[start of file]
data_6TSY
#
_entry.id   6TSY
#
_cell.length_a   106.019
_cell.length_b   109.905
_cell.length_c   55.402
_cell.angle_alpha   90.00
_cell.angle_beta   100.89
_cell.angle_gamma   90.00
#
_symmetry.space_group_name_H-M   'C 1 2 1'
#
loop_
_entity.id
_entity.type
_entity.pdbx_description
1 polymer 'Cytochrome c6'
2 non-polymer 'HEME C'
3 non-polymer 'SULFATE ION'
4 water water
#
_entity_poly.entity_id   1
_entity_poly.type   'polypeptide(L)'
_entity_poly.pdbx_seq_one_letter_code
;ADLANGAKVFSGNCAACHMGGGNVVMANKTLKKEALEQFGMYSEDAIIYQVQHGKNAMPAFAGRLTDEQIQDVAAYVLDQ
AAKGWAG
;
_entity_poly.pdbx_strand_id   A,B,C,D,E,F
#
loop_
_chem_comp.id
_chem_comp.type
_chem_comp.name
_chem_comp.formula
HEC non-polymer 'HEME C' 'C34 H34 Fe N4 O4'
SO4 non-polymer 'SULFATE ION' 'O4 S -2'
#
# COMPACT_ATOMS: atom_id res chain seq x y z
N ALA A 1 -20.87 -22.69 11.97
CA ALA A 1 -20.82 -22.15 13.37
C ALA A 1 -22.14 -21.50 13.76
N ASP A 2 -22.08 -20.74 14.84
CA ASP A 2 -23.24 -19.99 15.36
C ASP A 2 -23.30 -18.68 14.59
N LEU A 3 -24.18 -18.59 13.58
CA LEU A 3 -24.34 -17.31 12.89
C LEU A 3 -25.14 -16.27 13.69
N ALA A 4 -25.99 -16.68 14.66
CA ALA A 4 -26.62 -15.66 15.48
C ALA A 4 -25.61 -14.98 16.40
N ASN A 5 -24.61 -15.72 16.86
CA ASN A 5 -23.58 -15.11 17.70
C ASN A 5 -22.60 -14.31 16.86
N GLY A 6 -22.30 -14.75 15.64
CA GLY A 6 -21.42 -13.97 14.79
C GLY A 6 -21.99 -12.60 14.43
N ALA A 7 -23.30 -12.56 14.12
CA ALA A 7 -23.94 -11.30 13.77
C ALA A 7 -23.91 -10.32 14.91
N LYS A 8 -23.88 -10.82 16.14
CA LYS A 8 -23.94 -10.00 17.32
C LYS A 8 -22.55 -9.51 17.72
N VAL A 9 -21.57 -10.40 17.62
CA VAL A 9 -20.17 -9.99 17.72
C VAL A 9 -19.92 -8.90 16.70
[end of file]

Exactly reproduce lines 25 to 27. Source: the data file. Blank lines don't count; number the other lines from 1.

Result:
_entity_poly.pdbx_seq_one_letter_code
;ADLANGAKVFSGNCAACHMGGGNVVMANKTLKKEALEQFGMYSEDAIIYQVQHGKNAMPAFAGRLTDEQIQDVAAYVLDQ
AAKGWAG